I just want to give you an update on something I’m doing relative to verifying ownership of sites within the platform.

The way I’ve done it is somewhat controversial because you need to be able to apply an html tag to a page so that the software can go to the page find the tag and verify the site.

So two changes are happening relatively soon.

In a LinkedIn exchange with a new member of the community I came to question a design
decision I had made previously which is while the authentication code and the html authentication tags were applied to a site, so therefore every page on a given site
had the same html tag, you were still verifying ownership of pages one at a time.

Aand it finally occurred to me… why does that even make sense.

You’re not verifying the page you’re verifying the site.

So very soon, maybe even as early as tonight, I’m going to be pushing into production an update where if you verify ownership of a page on a site it verifies ownership of every page on the site, because that just makes sense.

This however, is another change to the site verification that I just want to show you real quick.

So this is a test page on my development system.

When you see it in production it’s not going to look like this at all.

In fact you won’t even see this stuff.

So someone at an agency said to me quite a while ago… well we can’t edit the pages on the sites but we have access to the Google search console properties.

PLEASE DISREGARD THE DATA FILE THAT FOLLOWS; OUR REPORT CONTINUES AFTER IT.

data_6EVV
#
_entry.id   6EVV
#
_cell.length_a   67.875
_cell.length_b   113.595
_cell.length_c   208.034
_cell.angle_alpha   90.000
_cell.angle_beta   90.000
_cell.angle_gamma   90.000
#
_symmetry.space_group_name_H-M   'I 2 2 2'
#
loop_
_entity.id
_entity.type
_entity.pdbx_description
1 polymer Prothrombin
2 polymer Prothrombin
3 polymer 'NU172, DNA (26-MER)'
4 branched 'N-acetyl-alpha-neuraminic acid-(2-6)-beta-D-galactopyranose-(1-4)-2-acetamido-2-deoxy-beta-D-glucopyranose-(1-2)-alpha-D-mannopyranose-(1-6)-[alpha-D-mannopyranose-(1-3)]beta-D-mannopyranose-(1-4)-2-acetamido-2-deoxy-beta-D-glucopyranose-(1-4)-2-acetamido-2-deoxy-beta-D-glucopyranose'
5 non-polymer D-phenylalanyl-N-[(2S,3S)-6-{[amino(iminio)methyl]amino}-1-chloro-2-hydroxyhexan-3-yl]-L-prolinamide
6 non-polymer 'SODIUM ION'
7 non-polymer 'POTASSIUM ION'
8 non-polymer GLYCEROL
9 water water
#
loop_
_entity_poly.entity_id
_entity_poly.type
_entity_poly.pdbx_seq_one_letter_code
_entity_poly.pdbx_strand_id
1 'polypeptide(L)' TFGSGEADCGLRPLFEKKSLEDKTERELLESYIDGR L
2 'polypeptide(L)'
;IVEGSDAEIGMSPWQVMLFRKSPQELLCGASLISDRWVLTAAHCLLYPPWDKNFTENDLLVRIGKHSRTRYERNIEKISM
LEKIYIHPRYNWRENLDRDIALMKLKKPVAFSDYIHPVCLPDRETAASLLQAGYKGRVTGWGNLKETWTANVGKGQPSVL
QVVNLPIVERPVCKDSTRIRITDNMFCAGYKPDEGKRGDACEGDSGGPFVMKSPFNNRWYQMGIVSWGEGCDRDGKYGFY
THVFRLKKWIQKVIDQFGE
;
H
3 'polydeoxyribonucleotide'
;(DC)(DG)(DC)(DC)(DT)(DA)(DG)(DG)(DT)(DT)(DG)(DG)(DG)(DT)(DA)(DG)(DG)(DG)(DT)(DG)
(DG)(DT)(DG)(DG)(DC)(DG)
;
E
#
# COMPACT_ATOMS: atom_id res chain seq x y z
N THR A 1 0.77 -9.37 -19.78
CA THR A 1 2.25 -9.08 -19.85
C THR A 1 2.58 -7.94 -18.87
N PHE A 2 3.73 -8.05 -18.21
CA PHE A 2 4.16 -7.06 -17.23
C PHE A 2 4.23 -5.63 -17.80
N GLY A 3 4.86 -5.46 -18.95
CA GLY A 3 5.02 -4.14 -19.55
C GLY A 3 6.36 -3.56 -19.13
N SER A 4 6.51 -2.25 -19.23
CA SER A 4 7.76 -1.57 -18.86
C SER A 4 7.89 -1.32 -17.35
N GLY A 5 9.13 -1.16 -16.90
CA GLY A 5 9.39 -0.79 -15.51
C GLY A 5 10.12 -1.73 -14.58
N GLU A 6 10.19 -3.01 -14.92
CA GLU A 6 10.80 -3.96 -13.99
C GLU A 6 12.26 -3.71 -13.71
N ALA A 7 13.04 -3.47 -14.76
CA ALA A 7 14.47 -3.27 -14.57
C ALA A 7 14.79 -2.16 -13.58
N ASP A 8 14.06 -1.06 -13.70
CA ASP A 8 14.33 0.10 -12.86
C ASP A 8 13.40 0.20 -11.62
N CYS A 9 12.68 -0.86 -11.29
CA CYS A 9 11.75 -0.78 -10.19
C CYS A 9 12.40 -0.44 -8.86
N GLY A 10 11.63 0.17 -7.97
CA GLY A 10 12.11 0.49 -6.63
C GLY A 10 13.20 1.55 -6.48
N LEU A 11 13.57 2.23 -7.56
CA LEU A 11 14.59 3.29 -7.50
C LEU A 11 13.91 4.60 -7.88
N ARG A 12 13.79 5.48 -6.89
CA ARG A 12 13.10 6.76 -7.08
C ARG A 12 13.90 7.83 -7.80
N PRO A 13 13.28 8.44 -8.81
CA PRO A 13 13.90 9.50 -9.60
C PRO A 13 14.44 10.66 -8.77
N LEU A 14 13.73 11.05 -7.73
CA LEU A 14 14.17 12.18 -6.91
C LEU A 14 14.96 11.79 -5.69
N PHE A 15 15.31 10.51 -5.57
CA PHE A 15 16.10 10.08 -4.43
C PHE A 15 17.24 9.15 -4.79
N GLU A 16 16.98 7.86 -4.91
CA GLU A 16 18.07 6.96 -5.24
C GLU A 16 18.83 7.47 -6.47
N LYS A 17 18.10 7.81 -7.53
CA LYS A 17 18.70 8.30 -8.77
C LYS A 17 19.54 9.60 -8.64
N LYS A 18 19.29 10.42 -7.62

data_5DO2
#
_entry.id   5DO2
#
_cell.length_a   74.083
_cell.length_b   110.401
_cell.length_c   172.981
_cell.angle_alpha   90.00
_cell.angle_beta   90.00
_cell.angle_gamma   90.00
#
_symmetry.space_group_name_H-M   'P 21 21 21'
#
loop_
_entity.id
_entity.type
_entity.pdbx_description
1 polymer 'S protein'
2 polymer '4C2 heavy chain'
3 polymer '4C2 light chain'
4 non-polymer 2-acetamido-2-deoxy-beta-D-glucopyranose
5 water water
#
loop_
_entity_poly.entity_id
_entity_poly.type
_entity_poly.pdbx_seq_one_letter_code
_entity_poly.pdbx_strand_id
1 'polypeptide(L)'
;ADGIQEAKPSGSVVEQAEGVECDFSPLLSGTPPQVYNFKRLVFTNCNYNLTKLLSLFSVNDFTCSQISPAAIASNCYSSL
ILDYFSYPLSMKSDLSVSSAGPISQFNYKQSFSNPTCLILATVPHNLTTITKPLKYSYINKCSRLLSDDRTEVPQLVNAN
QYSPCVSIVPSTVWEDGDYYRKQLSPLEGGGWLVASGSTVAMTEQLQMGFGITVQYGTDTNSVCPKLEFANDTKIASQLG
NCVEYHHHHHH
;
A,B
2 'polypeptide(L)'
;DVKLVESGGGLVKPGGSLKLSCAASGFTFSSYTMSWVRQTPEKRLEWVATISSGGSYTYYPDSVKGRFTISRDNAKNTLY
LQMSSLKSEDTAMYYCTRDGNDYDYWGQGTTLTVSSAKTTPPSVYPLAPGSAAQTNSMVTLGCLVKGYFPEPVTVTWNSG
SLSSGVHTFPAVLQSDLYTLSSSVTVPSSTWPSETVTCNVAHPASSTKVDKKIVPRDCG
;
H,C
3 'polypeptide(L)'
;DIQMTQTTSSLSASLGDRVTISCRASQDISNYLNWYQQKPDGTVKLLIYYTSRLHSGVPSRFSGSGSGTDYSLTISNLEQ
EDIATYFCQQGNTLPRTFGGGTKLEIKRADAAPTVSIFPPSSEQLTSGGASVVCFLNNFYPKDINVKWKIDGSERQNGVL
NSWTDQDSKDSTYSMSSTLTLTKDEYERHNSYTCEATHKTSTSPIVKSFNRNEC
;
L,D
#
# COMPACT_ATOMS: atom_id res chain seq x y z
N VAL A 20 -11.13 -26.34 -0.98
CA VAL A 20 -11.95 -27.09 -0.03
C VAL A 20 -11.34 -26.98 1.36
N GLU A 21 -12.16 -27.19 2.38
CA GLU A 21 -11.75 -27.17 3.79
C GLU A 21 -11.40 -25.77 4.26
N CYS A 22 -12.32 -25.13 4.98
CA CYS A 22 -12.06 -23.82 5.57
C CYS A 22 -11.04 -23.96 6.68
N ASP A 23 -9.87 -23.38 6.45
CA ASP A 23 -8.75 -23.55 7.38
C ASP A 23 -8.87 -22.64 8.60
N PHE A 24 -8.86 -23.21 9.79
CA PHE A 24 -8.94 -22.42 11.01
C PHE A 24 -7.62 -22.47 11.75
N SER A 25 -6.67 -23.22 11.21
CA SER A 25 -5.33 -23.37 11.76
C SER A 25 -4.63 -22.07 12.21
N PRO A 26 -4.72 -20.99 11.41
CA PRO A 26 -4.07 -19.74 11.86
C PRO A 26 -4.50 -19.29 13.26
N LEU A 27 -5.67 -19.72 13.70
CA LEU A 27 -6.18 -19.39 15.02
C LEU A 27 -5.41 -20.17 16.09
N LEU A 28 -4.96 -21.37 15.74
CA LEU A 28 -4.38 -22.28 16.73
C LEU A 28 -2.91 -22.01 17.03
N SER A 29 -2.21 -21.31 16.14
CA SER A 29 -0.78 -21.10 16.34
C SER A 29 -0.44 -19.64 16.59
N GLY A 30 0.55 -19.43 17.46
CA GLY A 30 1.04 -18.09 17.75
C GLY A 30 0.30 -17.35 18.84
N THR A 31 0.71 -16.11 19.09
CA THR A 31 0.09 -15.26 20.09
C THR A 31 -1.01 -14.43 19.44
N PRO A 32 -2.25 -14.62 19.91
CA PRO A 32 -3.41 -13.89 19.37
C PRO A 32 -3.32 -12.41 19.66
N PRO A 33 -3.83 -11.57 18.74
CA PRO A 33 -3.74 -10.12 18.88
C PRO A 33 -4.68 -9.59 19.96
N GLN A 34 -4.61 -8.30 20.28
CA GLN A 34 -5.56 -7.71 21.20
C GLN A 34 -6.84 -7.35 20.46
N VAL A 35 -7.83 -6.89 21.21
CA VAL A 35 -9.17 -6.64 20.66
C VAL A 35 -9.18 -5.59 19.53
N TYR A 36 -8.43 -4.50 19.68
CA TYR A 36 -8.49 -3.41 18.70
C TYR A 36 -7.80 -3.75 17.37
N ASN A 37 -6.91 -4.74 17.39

So why can’t you use the fact that we have access to a Google search console property as verification that we have, quote unquote ownership of the site.

So that’s what this is.

I’m going to do this real quick.

I’ll explain in a minute what’s going on but…

I’m going to pick this Google account for purposes of authentication so the Google search console properties that this Google account has access to are being checked now.

This here is part of the authentication protocol handshake.

It’s called OAuth2 and it’s a… really it’s a little more involved than I realized when I started coding it…

But basically the website makes a call to a specific web page, the Google service sends back a code in the URL

You then send the code back.

You get an access token and then you use the access token.

It’s good for about five minutes it seems.

And you use the access token to then say I would like the following information.

And this is independent of Gmail, Google Calendar, Google Analytics, Google Search Console…

They all use the OAuth 2 authentication protocol.

So anyway…

What you can see is this is the URL that was used for purposes of this demonstration.

I stripped off the domain so this is the site that was submitted and even though this says sc dash domain rather than https, it’s a match.

The sc dash domain is the domain properties in Google search console.

So in Google search console there are now domain properties and URL properties.

So if you were given access to a URL property of https or http colon slash slash domain name or if you were given access to a Google Search Console domain property, which
doesn’t have the http or the https…

And they represent it like this…

Either of those is a match.

So anyway I’m going to be implementing this in production relatively soon.

I mean, it’s you know, the core functionality is developed obviously, but I’ve got to knit it into
the content page so that you can actually make use of it.

Then we have to test it and blah blah blah.

But anyway, I just want to let you know that that is a very reasonable request that was made
by two people and it’s going to happen.

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